So we know what a marathon is, and we know what a phone-a-thon is, but what's a "Faune-a-thon"? It's when you play Debussy's "Faune" (Prelude à l'après-midi d'un faune, if you prefer) TWELVE TIMES in the same morning! I should know, because that's what was on the orchestra docket yesterday— luckily for a good cause:

The Portuguese national Youth Music Prizes is celebrating its 30th Edition this year by, among other events, staging its first-ever Competition for Orchestral Conductors, and our orchestra is their "instrument" for the live rounds, three in all. Yesterday was the first live round, with TWELVE candidates, all of whom had to conduct (the first half of) Faune, plus the 4th movement of Beethoven's First Symphony (first half, also).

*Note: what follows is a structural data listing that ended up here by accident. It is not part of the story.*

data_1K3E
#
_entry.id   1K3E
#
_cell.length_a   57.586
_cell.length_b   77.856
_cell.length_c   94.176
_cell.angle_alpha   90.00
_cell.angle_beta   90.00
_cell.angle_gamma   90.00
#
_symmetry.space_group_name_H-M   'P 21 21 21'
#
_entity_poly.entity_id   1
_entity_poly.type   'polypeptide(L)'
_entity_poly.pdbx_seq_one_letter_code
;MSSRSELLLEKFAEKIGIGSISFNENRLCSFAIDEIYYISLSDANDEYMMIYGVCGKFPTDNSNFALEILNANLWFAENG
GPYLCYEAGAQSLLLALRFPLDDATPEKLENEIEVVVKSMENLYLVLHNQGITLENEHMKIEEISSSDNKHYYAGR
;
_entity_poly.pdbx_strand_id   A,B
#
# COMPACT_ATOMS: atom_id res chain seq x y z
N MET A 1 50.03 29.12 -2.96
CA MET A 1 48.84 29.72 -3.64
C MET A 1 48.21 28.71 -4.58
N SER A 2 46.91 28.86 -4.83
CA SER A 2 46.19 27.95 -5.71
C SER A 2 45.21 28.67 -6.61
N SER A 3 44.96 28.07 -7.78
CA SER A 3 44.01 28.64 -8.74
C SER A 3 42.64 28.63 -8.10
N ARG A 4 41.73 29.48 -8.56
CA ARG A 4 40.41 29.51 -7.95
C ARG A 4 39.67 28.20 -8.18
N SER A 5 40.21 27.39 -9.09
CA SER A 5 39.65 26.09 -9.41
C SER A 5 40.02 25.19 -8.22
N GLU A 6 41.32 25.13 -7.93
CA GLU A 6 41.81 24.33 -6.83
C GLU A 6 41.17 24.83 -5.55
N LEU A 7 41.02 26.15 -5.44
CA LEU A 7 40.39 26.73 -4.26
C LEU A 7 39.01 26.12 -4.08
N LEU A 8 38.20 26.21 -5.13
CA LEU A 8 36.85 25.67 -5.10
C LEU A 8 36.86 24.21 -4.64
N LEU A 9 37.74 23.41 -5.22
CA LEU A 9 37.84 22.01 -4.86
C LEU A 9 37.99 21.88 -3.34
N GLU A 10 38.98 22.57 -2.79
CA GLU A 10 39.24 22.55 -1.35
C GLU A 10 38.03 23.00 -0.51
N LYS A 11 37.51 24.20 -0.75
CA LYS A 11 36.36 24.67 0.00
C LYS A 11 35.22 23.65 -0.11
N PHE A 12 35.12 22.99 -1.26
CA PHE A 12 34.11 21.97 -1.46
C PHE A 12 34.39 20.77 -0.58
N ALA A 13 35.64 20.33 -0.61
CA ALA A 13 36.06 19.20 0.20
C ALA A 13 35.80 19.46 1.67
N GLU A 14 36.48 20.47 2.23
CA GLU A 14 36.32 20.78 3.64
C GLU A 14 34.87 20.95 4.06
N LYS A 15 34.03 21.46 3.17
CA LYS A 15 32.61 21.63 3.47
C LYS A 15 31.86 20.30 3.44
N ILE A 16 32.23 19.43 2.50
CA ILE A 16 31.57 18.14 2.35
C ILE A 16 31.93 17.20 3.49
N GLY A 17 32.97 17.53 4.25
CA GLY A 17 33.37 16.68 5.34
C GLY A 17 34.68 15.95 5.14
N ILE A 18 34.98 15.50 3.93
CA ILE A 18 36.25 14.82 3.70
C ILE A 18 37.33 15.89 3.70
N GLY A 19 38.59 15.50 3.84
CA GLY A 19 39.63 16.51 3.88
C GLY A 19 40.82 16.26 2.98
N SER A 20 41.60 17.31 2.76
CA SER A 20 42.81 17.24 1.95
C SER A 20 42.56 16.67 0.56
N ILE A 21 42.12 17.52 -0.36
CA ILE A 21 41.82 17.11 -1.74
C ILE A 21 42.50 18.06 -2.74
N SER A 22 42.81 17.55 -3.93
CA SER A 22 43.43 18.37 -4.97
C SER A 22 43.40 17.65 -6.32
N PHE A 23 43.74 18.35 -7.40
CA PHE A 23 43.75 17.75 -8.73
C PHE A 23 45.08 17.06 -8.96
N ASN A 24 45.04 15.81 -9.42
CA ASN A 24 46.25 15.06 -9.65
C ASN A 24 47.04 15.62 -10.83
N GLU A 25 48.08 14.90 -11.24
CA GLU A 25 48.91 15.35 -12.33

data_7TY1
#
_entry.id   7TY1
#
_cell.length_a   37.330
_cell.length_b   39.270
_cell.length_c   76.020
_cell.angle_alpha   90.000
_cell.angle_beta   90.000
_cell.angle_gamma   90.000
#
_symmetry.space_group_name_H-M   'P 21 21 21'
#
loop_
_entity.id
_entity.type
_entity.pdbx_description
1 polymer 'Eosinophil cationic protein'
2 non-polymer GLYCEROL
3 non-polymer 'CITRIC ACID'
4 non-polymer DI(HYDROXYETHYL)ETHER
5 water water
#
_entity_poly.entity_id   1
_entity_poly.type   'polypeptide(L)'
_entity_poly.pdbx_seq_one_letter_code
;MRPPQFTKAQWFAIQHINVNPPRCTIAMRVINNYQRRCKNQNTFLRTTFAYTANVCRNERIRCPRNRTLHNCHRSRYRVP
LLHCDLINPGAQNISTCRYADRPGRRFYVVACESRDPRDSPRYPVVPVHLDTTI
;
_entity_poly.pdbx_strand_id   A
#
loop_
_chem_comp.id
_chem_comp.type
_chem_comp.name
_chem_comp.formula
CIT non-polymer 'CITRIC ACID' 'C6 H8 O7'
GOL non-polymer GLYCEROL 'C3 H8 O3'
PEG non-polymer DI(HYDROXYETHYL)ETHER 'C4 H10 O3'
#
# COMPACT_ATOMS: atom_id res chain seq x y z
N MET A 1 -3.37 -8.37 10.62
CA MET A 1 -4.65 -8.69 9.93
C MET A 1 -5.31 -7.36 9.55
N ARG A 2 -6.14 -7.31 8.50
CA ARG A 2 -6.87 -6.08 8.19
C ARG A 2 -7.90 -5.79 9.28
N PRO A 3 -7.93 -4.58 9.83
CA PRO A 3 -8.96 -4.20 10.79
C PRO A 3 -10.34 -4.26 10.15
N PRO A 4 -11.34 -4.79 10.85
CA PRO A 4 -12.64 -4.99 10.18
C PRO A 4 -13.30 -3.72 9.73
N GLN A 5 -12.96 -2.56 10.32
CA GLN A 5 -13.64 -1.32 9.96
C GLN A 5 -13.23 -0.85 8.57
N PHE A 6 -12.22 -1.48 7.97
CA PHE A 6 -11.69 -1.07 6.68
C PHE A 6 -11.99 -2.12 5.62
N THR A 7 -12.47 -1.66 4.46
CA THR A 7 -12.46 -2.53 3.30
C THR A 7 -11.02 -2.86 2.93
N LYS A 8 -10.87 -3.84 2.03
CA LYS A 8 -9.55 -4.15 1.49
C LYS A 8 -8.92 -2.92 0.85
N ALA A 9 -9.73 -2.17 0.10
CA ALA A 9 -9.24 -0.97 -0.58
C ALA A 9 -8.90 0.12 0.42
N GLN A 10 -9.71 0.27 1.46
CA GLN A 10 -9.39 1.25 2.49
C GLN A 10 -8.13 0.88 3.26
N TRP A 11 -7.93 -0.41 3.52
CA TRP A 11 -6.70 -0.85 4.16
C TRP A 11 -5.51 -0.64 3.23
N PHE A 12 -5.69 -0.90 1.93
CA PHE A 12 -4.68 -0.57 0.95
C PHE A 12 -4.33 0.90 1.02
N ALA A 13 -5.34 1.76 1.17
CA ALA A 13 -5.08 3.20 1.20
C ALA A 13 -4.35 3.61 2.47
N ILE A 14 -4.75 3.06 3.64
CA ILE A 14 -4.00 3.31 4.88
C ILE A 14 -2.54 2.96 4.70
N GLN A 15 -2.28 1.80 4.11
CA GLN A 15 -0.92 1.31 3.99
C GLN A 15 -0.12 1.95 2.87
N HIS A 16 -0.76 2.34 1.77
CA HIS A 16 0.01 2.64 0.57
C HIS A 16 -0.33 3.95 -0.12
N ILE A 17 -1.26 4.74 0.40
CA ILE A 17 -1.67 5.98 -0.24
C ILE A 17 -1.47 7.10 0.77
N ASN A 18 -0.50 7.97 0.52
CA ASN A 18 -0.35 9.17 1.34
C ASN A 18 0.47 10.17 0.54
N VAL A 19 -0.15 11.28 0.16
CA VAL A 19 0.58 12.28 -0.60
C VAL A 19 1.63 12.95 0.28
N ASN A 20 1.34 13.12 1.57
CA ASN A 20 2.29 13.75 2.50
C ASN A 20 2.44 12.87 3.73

I am happy to report that it was actually fun, in part because the pressure was more on the candidates than on the flute soloist (for once). Secondly, as there was no time to talk, the approach in rehearsal to this famous and incredibly beautfily work was fairly existential—what's coming next? And thirdly, it was fun because the conductors were of an excellent level (Faune is a work that poses many difficulties and options for the conductor, too!)—another reflection of the amazing quality of music-making going on here in Portugal! Bravo, maestros!

 Leon Bakst's famous program cover for the 1912 premier by the  Ballets Russes , with Nijinsky as the Faune.

Leon Bakst's famous program cover for the 1912 premier by the Ballets Russes, with Nijinsky as the Faune.